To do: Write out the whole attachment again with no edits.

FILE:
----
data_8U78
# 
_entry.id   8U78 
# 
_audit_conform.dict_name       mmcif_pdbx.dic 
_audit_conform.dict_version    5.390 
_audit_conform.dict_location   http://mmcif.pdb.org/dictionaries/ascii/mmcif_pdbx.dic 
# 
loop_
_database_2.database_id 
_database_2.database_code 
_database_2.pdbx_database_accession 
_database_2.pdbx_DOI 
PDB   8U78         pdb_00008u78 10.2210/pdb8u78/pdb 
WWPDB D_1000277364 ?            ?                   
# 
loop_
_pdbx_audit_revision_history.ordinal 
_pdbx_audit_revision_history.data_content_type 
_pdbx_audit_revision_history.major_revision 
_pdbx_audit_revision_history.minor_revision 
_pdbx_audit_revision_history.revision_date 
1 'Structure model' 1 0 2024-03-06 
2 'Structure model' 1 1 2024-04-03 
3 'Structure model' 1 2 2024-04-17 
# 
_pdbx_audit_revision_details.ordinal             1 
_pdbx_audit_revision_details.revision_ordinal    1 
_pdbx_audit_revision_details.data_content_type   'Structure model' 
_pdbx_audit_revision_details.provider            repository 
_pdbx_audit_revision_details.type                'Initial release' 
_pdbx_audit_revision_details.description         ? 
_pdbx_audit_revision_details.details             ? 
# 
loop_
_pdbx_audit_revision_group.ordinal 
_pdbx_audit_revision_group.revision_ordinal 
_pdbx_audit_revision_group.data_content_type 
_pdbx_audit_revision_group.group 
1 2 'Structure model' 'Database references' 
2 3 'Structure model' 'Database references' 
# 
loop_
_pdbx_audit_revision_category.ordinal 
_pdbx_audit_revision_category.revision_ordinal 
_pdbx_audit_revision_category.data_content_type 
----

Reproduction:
data_8U78
# 
_entry.id   8U78 
# 
_audit_conform.dict_name       mmcif_pdbx.dic 
_audit_conform.dict_version    5.390 
_audit_conform.dict_location   http://mmcif.pdb.org/dictionaries/ascii/mmcif_pdbx.dic 
# 
loop_
_database_2.database_id 
_database_2.database_code 
_database_2.pdbx_database_accession 
_database_2.pdbx_DOI 
PDB   8U78         pdb_00008u78 10.2210/pdb8u78/pdb 
WWPDB D_1000277364 ?            ?                   
# 
loop_
_pdbx_audit_revision_history.ordinal 
_pdbx_audit_revision_history.data_content_type 
_pdbx_audit_revision_history.major_revision 
_pdbx_audit_revision_history.minor_revision 
_pdbx_audit_revision_history.revision_date 
1 'Structure model' 1 0 2024-03-06 
2 'Structure model' 1 1 2024-04-03 
3 'Structure model' 1 2 2024-04-17 
# 
_pdbx_audit_revision_details.ordinal             1 
_pdbx_audit_revision_details.revision_ordinal    1 
_pdbx_audit_revision_details.data_content_type   'Structure model' 
_pdbx_audit_revision_details.provider            repository 
_pdbx_audit_revision_details.type                'Initial release' 
_pdbx_audit_revision_details.description         ? 
_pdbx_audit_revision_details.details             ? 
# 
loop_
_pdbx_audit_revision_group.ordinal 
_pdbx_audit_revision_group.revision_ordinal 
_pdbx_audit_revision_group.data_content_type 
_pdbx_audit_revision_group.group 
1 2 'Structure model' 'Database references' 
2 3 'Structure model' 'Database references' 
# 
loop_
_pdbx_audit_revision_category.ordinal 
_pdbx_audit_revision_category.revision_ordinal 
_pdbx_audit_revision_category.data_content_type 